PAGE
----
Software programming was getting impacted with generative AI tools like GitHub Copilot, but Cognition’s Devin has taken this to another level, Jaspreet Bindra, MD & founder of The Tech Whisperer, has told TOI. “It has seemingly groundbreaking capabilities in transforming software development. It can handle some development projects independently, from writing code to fixing bugs and executing tasks, therefore mimicking a full-fledged AI worker rather than just a coding assistant,” he said.

Its reported effectiveness in software engineering, Jaspreet says, is notable because it can rapidly learn and utilise new technologies, build applications from scratch, identify and rectify bugs, contribute to production repositories, and autonomously train AI models. “This ability to handle complexity is creating a nervous and excited buzz amongst the fraternity,” he says.

However, Devin is being seen mostly as an assistant rather than a competitor. Abhimanyu Saxena, co-founder of Scaler & InterviewBit, has told TOI that software engineers need to see these tools as enablers and quickly build expertise in using them efficiently rather than seeing them as competitors. “It is most likely to be a developer companion and may also enable a lot of non-technical people to easily build applications,” he says.

Coding, Devin’s core capability, is just one part of software development, and that’s why it can’t replace software engineers. Heena Kothari, senior director of engineering and product development at Exotel, has told TOI that Devin represents a big shift in how software is made, and that software development isn’t just about writing code or testing it anymore. “While coding is important, there’s a lot more to it, like planning how the software will work, making sure it fits with other software, and understanding how it’s used in different ways.”

For large enterprise software, Heena says, coding only comprises 40% of the whole software development process. “The rest involves designing the software, making it work with other software, and understanding how people will use it. That’s why Devin could be really helpful for simpler or medium-complexity software projects. It could let engineers focus on solving bigger problems instead of spending too much time on routine tasks.”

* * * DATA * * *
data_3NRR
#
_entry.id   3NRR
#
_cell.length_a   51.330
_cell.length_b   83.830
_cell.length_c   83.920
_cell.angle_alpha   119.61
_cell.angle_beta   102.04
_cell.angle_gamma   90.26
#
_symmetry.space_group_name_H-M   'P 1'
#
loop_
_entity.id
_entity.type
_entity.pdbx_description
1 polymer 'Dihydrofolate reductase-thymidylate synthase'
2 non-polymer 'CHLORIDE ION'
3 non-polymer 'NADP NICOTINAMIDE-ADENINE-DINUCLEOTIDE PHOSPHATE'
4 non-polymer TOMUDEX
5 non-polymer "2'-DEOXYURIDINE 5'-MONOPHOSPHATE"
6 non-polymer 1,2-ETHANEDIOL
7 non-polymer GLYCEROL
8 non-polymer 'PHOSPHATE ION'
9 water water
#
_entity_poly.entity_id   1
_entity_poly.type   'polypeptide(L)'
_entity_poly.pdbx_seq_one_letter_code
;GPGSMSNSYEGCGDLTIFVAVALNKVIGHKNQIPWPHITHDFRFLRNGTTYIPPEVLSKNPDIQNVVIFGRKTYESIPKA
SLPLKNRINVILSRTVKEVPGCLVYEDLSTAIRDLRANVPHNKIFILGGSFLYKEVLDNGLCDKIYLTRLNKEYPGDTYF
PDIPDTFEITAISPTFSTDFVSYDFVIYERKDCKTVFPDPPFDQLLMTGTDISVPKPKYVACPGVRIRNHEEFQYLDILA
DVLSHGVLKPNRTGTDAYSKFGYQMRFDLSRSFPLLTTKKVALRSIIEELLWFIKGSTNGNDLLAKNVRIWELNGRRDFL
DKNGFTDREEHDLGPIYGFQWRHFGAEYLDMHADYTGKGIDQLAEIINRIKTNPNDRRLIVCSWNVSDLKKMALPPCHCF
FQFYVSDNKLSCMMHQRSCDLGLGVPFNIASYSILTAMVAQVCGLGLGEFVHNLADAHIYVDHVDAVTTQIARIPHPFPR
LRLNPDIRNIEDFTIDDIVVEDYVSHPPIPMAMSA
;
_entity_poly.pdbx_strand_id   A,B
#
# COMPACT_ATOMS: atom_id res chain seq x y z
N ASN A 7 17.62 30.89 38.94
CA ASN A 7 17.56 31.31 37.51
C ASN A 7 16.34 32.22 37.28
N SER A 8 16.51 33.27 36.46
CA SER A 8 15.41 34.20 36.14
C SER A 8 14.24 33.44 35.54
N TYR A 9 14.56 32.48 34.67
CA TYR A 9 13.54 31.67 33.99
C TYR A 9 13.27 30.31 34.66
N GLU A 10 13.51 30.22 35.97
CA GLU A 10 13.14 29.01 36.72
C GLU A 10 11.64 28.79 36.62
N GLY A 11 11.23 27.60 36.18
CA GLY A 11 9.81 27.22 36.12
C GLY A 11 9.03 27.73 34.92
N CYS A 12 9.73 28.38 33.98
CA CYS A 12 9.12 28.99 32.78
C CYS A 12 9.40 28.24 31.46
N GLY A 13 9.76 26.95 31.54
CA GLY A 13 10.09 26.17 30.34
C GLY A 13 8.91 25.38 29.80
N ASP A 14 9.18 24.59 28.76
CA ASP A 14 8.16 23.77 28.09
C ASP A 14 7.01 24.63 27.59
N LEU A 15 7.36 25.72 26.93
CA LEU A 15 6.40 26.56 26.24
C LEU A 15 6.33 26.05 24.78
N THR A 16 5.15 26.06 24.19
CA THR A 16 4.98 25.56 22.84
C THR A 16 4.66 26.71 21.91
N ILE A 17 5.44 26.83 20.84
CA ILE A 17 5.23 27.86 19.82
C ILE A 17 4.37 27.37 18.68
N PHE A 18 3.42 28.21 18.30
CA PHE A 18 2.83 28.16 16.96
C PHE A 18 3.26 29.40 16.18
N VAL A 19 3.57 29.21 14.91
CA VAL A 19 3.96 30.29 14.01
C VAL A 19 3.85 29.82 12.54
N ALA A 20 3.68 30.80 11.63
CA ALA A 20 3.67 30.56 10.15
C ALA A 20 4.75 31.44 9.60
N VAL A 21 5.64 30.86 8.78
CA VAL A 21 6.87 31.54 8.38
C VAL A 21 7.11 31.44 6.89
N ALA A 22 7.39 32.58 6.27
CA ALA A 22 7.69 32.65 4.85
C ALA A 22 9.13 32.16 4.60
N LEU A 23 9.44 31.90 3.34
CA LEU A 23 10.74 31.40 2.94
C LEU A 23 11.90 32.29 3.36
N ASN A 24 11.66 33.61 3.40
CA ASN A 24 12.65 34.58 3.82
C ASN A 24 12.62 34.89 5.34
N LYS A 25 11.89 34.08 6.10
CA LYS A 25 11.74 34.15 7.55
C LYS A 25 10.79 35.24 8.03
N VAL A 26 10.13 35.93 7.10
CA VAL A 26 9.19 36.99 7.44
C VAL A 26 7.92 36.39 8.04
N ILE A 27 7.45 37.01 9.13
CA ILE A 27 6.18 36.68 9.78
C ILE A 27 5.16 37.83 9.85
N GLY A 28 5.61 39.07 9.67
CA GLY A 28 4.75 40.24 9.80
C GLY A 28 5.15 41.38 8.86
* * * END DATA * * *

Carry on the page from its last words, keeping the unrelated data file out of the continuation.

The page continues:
Despite its amazing capabilities, Devin may not pose any threat to techies at present but development of generative AI will remain a cause of concern on the jobs front in various sectors, though AI has in fact led to creation of more jobs. The research published by the European Central Bank, cited earlier in this article, is in contrast to previous technology waves, when computerisation decreased the relative share of employment of medium-skilled workers. In a sample of 16 European countries, the employment share of sectors exposed to AI increased, with low and medium-skill jobs largely unaffected and highly-skilled positions getting the biggest boost, a Research Bulletin published by the ECB said.

However, the research says, these results do not amount to an acquittal. “AI-enabled technologies continue to be developed and adopted. Most of their impact on employment and wages – and therefore on growth and equality – has yet to be seen.”

(With inputs from TOI)